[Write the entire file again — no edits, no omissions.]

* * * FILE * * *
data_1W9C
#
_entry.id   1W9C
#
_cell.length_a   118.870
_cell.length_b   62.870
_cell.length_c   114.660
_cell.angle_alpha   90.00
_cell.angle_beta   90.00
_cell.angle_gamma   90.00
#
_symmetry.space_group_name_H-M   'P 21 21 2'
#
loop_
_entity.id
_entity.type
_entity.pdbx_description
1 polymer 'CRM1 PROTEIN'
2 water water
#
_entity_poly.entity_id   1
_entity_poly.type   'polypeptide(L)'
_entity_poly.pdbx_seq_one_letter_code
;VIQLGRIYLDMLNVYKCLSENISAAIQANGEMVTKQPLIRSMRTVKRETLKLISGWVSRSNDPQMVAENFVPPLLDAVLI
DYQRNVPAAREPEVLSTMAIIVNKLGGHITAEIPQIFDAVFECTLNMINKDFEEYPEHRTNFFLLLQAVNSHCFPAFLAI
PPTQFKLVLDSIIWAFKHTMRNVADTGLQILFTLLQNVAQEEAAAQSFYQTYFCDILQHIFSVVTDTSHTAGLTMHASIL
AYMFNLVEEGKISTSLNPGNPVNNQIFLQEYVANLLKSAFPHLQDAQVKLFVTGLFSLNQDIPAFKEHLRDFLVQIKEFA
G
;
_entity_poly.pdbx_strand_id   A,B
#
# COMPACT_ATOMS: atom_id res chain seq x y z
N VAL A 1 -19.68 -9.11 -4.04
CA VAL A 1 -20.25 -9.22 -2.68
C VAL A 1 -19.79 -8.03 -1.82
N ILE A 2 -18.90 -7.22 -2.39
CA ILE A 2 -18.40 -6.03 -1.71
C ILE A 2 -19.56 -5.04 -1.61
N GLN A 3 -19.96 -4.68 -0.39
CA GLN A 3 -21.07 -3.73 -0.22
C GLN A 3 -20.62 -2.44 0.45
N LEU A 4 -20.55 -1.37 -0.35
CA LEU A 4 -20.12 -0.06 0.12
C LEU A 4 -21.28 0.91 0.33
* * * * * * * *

data_1W9C
#
_entry.id   1W9C
#
_cell.length_a   118.870
_cell.length_b   62.870
_cell.length_c   114.660
_cell.angle_alpha   90.00
_cell.angle_beta   90.00
_cell.angle_gamma   90.00
#
_symmetry.space_group_name_H-M   'P 21 21 2'
#
loop_
_entity.id
_entity.type
_entity.pdbx_description
1 polymer 'CRM1 PROTEIN'
2 water water
#
_entity_poly.entity_id   1
_entity_poly.type   'polypeptide(L)'
_entity_poly.pdbx_seq_one_letter_code
;VIQLGRIYLDMLNVYKCLSENISAAIQANGEMVTKQPLIRSMRTVKRETLKLISGWVSRSNDPQMVAENFVPPLLDAVLI
DYQRNVPAAREPEVLSTMAIIVNKLGGHITAEIPQIFDAVFECTLNMINKDFEEYPEHRTNFFLLLQAVNSHCFPAFLAI
PPTQFKLVLDSIIWAFKHTMRNVADTGLQILFTLLQNVAQEEAAAQSFYQTYFCDILQHIFSVVTDTSHTAGLTMHASIL
AYMFNLVEEGKISTSLNPGNPVNNQIFLQEYVANLLKSAFPHLQDAQVKLFVTGLFSLNQDIPAFKEHLRDFLVQIKEFA
G
;
_entity_poly.pdbx_strand_id   A,B
#
# COMPACT_ATOMS: atom_id res chain seq x y z
N VAL A 1 -19.68 -9.11 -4.04
CA VAL A 1 -20.25 -9.22 -2.68
C VAL A 1 -19.79 -8.03 -1.82
N ILE A 2 -18.90 -7.22 -2.39
CA ILE A 2 -18.40 -6.03 -1.71
C ILE A 2 -19.56 -5.04 -1.61
N GLN A 3 -19.96 -4.68 -0.39
CA GLN A 3 -21.07 -3.73 -0.22
C GLN A 3 -20.62 -2.44 0.45
N LEU A 4 -20.55 -1.37 -0.35
CA LEU A 4 -20.12 -0.06 0.12
C LEU A 4 -21.28 0.91 0.33